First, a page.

German court orders art dealer to pay 19 mn euros in damages

 A German court on Tuesday ordered an art dealer to pay more than 19 million euros ($22 million) in damages to one of the country`s richest families over the sales of paintings and vintage cars.

Berlin: A German court on Tuesday ordered an art dealer to pay more than 19 million euros ($22 million) in damages to one of the country`s richest families over the sales of paintings and vintage cars.

Helge Achenbach, 62, had added spurious charges during the sale to the late Berthold Albrecht, heir to the Aldi Nord supermarket empire, the court in the western city of Duesseldorf said.

Albrecht paid around 97 million euros in total for 21 artworks and 11 vintage cars -- some 19.3 million euros too much, the court found in its ruling on a civil claim.

Spiegel Online reported in December that the art consultant`s contested deals included paintings by Pablo Picasso, Roy Lichtenstein and Gerhard Richter, while the vintage cars were Ferraris, Bentleys and Jaguars.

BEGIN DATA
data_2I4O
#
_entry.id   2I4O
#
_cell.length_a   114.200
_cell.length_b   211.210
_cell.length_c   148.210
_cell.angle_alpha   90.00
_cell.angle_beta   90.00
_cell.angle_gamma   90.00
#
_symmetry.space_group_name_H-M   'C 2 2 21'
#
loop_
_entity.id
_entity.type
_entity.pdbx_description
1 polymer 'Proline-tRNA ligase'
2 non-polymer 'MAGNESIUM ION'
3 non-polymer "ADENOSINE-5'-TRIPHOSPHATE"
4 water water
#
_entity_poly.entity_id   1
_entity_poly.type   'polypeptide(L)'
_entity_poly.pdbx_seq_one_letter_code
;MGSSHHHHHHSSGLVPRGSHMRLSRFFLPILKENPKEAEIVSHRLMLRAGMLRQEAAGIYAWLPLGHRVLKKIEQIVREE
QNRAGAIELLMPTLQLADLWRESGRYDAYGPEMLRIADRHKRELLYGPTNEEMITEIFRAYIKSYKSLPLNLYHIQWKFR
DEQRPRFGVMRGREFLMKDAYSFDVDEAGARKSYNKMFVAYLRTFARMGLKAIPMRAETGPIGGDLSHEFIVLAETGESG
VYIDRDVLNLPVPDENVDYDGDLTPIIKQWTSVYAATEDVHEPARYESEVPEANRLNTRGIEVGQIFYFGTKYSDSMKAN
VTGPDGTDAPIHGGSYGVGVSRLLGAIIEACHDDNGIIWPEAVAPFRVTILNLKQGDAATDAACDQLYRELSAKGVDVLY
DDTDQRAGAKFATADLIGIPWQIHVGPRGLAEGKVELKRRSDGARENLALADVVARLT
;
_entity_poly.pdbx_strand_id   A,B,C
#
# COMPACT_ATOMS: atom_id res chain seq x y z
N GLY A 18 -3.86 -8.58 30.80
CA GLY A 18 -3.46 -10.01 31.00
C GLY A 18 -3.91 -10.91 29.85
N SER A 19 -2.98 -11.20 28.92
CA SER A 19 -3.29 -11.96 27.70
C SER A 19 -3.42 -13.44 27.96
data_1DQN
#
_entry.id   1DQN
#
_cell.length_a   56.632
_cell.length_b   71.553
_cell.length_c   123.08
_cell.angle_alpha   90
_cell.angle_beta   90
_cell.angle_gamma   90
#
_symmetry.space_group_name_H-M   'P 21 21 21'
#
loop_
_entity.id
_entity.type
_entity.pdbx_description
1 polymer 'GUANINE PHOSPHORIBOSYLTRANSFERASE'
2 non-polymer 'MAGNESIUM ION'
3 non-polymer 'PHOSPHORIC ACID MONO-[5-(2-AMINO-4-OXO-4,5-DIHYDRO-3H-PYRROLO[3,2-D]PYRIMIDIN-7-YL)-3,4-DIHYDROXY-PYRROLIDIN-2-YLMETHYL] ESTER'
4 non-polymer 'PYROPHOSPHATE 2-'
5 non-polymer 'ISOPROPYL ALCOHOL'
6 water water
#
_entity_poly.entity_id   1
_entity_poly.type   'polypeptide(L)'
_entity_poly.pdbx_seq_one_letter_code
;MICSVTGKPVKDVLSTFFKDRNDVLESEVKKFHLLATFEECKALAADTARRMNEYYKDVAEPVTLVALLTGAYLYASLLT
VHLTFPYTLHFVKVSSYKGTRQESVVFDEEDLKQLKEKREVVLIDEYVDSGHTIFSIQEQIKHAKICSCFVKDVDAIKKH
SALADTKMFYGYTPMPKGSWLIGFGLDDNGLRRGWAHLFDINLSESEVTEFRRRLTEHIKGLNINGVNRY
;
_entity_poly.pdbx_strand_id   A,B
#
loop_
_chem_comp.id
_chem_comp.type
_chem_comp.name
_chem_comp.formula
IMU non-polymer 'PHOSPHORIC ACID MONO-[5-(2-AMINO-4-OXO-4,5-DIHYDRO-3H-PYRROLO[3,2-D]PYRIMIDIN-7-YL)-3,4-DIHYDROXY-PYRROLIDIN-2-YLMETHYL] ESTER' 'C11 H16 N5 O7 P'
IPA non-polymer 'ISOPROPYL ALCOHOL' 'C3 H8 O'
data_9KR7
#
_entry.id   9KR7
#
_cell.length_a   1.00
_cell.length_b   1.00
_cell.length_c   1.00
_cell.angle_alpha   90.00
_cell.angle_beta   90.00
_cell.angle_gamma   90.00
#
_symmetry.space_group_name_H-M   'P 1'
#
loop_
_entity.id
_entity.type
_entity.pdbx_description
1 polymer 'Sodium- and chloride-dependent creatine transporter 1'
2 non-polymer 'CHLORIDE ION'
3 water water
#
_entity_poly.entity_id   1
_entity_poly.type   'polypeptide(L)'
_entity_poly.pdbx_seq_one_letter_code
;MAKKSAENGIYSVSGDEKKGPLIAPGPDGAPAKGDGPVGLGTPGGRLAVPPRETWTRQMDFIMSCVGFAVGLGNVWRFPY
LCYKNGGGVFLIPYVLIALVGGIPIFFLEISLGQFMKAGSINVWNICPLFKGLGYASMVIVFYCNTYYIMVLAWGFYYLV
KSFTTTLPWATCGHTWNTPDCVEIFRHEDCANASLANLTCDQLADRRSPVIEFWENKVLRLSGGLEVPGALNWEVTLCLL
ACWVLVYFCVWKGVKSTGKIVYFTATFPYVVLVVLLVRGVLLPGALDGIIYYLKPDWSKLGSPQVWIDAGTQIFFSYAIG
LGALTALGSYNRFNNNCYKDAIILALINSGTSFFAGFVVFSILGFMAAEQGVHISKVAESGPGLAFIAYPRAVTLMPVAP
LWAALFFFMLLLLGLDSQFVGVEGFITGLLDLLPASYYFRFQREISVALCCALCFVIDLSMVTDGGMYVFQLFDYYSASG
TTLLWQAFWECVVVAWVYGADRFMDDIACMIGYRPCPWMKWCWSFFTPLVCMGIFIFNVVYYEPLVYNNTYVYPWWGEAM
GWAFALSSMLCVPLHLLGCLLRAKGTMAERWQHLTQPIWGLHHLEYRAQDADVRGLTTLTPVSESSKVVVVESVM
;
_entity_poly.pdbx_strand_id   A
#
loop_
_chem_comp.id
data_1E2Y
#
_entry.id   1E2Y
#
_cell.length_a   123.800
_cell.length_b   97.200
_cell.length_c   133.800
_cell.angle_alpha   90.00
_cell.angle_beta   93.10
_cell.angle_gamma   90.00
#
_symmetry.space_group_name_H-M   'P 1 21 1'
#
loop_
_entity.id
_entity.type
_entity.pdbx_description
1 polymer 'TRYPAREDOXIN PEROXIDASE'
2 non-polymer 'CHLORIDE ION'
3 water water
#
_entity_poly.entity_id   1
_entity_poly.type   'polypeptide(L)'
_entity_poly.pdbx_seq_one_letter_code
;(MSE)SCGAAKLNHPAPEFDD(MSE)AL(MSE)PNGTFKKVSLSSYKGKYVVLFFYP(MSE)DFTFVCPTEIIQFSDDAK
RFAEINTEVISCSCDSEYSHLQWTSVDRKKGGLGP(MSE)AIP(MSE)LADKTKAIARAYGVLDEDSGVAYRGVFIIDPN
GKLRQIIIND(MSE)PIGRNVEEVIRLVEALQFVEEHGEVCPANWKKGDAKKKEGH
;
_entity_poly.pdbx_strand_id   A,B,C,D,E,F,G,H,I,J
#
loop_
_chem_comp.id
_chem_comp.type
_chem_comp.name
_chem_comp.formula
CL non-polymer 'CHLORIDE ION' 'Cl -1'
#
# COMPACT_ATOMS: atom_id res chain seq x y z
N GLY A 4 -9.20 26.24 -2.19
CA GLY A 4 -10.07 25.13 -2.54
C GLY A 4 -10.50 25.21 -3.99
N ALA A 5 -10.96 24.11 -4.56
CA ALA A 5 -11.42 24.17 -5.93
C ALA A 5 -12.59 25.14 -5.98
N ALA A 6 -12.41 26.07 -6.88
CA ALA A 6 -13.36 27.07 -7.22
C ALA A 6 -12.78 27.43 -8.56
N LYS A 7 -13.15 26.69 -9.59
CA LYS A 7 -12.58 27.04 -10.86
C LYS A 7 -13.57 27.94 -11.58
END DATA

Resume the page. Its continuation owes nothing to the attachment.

The two men had agreed on a five-percent commission for the purchase of paintings and sculptures and three percent of the net purchase price for vintage cars, the court heard.

But in billing Albrecht, Achenbach calculated the commission at his own discretion, which was unjustified because he did not inform the Aldi heir, the court found.

The judges said that no "economically insightful" person or business personality such as Albrecht would have "engaged in such completely opaque pricing".

A criminal case against Achenbach for fraud is also currently underway in a court in Essen. He denies the charges.

Albrecht, who died in 2012, was the son of Theo Albrecht, founder of the Aldi group.

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